A US Air Force B-52 bomber has crashed in Guam in the Indian Ocean on Thursday 19 May, US authorities confirmed. All seven crewmembers escaped, but the aircraft was consumed by fire.
The crash happened as the aircraft took off from Guam’s 12,000 feet runway. According to a base official, the bomber only carried inert munitions when things went wrong. The aircraft’s homebase in the US was Minot Air Force Base in North Dakota.
Guam has been a long time deployment airfield for US bombers operating over Asia.
UPDATED 20 FEBRUARY 2015 | Cope North Guam 2015 (CNG15), a multinational exercise of the United States and its closest allies facing China, is underway in the Pacific. The Republic of Korea Air Force (South Korea), the Japan Air Self-Defense Force (JASDF) and the Royal Australian Air Force are participating, as well as the US armed forces of course. Epicentre of the operations: Andersen Air Force Base.
CNG15 involves a large force employment performing simulated air combat and disaster relief operations according to various scenarios. For the Royal Australian Air Force this is the fourth time its personnel and aircraft are participating. To underline its importance the RAAF’s contribution is substantial: eight McDonnell Douglas (Boeing) F/A-18A/B Hornet multi-role fighters, a Airbus KC-30A Multi-Role Tanker Transport and Lockheed Martin C-130J Hercules.
The US Air Force has – amongst other assets – B-52s, F-15s, F-16s, KC-135s and C-130s in the area. Japan deployed indigenous Mitsubishi F-2 multi-role fighters and McDonnell Douglas (Boeing) F-15s, as well as C-130s, a KC-767J and the E-2C Hawkeye. The exact contribution of South Korea was not clear at the time of writing, but some of the images released by the RAAF give a minor clue. According to the exercise leaders officers of the Royal New Zealand Air Force and the Philippine Air Force are participating as well, but whether they bring their own aircraft was not confirmed.
Cope North Guam 2015 runs from 15 to 27 February. Corporal David Gibbs of the Royal Australian Air Force’s 28SQN AFID-EDN is at Andersen and made some nice shots!
Other countries like Sweden already use this type of power projection for a long time, but now the US Air Force is joining them. Fielding probably the world’s most advanced jet fighter the USAF is creating routines to send a Raptor pack of four aircraft as a rapid reaction force anytime when it’s needed, anywhere in the world.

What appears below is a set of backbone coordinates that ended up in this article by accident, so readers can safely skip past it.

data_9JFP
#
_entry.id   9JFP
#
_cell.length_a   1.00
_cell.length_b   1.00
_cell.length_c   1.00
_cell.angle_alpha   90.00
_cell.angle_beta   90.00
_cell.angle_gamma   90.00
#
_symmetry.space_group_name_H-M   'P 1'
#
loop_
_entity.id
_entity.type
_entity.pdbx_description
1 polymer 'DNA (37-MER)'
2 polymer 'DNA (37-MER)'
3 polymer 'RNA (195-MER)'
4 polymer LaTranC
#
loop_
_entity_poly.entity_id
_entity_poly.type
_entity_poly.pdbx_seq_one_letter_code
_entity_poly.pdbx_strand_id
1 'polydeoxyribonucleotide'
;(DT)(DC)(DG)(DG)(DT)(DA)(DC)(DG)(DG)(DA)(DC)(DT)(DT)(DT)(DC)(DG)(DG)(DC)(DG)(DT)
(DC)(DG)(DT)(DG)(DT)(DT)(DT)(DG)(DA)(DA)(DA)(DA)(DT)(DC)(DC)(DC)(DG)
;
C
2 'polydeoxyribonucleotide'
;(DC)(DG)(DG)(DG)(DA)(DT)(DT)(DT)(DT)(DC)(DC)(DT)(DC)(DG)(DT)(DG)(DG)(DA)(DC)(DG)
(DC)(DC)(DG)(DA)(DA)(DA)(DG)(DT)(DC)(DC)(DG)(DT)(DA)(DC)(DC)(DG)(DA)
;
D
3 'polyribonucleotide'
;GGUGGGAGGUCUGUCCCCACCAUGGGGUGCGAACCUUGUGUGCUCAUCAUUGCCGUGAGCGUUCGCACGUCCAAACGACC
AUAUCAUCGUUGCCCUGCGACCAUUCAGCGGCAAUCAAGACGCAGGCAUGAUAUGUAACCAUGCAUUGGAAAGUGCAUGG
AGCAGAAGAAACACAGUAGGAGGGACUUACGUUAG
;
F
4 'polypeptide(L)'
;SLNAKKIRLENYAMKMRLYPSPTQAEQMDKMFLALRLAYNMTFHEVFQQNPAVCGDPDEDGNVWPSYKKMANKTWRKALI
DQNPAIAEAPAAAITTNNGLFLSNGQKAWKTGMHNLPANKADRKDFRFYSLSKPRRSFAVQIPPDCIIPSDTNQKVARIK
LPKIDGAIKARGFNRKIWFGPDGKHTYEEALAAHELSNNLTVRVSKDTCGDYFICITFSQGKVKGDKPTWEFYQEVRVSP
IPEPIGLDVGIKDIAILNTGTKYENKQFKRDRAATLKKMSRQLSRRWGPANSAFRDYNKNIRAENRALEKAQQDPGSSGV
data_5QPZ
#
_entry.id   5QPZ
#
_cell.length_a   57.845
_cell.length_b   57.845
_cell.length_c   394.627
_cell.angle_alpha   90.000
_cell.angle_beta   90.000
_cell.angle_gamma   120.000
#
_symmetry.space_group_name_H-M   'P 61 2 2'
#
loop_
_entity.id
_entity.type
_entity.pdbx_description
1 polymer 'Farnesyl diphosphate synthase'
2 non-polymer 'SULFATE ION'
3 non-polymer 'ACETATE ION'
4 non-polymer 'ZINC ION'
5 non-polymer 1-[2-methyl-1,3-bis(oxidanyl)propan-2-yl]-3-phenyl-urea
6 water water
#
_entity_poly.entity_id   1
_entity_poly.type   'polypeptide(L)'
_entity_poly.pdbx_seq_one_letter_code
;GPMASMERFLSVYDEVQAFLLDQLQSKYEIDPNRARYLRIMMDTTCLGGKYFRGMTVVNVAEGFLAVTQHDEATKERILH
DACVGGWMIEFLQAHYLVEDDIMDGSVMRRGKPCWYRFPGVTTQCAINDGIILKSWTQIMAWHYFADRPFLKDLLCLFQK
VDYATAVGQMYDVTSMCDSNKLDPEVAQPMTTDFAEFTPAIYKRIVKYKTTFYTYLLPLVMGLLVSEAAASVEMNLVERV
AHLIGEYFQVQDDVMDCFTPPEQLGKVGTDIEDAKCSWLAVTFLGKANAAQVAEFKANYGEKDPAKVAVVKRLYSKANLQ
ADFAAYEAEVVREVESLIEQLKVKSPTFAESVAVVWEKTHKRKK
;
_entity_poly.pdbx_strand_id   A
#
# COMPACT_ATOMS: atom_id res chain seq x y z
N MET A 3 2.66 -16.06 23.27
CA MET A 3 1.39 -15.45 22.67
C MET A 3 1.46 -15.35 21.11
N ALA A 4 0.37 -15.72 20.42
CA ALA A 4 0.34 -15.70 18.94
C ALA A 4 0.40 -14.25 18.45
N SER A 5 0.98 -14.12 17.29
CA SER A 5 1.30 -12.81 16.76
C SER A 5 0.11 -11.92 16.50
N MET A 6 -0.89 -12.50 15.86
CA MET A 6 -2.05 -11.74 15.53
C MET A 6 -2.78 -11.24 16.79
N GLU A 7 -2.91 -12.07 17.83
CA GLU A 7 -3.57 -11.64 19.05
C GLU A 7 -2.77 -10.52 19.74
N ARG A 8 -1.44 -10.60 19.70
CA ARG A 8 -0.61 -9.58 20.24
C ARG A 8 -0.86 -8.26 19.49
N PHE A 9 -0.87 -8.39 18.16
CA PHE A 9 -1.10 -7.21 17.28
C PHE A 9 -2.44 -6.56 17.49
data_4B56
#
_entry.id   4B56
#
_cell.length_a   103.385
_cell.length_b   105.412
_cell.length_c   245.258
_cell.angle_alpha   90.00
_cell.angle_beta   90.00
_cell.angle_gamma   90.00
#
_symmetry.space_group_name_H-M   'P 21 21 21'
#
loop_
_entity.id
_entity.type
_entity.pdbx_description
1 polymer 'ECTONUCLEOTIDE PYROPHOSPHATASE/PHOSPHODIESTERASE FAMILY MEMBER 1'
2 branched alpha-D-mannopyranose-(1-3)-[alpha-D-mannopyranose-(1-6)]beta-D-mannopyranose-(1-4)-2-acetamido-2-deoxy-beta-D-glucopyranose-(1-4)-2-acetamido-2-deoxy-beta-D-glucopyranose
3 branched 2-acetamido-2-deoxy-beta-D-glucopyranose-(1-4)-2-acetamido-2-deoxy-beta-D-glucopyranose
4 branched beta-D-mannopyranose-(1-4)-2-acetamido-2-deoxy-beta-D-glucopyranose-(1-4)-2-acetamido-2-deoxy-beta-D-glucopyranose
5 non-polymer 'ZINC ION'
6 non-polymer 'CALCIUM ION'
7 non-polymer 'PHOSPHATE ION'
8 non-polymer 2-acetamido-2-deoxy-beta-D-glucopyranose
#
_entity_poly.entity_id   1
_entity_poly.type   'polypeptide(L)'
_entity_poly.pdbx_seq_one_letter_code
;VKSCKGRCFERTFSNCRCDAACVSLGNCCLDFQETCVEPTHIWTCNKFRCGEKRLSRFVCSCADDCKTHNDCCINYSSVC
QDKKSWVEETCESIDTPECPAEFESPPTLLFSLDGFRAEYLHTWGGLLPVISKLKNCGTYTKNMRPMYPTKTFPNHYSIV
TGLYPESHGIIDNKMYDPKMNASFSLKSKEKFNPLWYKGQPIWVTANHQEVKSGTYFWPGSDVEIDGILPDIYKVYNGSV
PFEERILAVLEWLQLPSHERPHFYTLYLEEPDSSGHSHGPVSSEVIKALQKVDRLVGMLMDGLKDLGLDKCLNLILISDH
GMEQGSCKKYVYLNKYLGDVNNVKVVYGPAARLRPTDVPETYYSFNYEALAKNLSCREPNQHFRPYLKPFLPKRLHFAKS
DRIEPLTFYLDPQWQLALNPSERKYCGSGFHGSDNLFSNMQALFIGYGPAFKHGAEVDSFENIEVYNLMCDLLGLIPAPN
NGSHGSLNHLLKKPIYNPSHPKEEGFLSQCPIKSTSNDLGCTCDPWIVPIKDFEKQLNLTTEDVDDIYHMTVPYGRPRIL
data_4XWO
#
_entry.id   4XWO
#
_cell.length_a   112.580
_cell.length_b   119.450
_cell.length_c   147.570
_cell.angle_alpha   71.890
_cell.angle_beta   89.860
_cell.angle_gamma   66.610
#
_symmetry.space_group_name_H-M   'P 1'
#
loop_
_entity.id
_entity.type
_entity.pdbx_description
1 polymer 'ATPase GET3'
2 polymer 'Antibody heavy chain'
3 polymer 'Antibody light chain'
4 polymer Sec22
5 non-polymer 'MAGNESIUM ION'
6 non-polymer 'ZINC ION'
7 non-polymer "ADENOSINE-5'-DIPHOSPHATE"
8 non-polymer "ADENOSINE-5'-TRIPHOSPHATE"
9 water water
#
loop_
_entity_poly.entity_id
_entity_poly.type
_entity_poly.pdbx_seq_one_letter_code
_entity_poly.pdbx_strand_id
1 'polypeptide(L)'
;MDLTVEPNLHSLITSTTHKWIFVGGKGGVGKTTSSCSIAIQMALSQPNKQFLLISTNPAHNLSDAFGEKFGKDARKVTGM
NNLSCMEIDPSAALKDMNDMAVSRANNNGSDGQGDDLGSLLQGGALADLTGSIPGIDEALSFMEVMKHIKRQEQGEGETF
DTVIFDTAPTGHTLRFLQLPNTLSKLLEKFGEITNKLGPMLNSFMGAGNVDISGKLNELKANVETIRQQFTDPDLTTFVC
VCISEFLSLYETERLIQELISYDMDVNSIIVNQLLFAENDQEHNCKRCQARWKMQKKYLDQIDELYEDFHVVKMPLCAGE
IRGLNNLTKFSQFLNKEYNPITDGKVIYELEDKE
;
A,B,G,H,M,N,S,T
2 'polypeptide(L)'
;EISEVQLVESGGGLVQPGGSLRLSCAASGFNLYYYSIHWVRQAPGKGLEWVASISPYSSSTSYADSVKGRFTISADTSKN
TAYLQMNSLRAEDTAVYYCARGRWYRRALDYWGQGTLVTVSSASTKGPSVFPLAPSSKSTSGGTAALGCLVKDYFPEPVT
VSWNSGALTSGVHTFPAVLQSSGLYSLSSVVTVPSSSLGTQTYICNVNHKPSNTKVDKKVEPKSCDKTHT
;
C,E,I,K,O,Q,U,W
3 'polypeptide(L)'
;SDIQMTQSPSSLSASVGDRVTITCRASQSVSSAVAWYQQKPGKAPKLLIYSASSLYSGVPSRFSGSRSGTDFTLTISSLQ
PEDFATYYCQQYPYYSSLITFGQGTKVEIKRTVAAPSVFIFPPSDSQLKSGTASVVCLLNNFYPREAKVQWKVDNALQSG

Rapid Raptor is the USA’s version of sending a small group of advanced air defence jets on a relative long distance from home to quickly secure and defend another airbase in times of an imminent threat or higher unfriendly air activity. In what is officially still called a proof-of-concept phase the USAF sent four Lockheed Martin F-22 from the 19th Fighter Squadron at Joint Base Pearl Harbor-Hickam, Hawaii, to Andersen AFB on Guam and “projected power” from 20 to 24 November 2014. One or more Air Force Boeing C-17A Globemaster III strategic airlifters are added to the pack with fuel, additional ammunition, ground crew and support material.
“This concept embodies the fundamental tenants of air power: speed, flexibility and surprise,” says Lt. Col. David Eaglin, Pacific Air Forces’ Chief of Current Operations and Power Projection Division to a PACAF Public Affairs reporter. “Rapid Raptor will enable us to deploy to and operate from austere locations with a contained cell of personnel and equipment.”
Although Andersen is hardly austere – as it is an active US Air Base – the concept was tested with the Rapid Raptor personnel staying in a tent city on a more remote section of the base. It meant the first time for the 36th Contingency Response Group to be deployed as a part of the detachment supporting Rapid Raptor. This CRG is there to run airfield operations, provided tents, water and air conditioning in addition to moving and inspecting cargo arriving on follow-up airlifters.
With budgets and aircraft limited other countries with giant areas to defend have used the type of concept the USAF calls Rapid Raptor already for years. Let’s take Sweden, which rapidly moves a pack of 2 to 8 SAAB JAS 39C/D Gripen fighters supported by its C-130 Hercules transport and/or tanker aircraft (TP 84 in Swedish service) from its fighter bases of Luleå-Kallax, Såtenäs and Ronneby to another part of the country to project power in times of need. The Swedes have lately mostly focused their efforts on Visby Airfield at the strategically located Baltic Sea island of Gotland, with Russian air and sea activity as the reason. But in the last couple of years the same type of ops was run from Uppsala-Ärna Airbase and Kalmar Airfield during so-called Alert exercises (Beredskapsövning).
For example the French Air Force (Armée de l’Air) and Royal Air Force (RAF) run similar operations, but normally use a longer time of planning and preparation.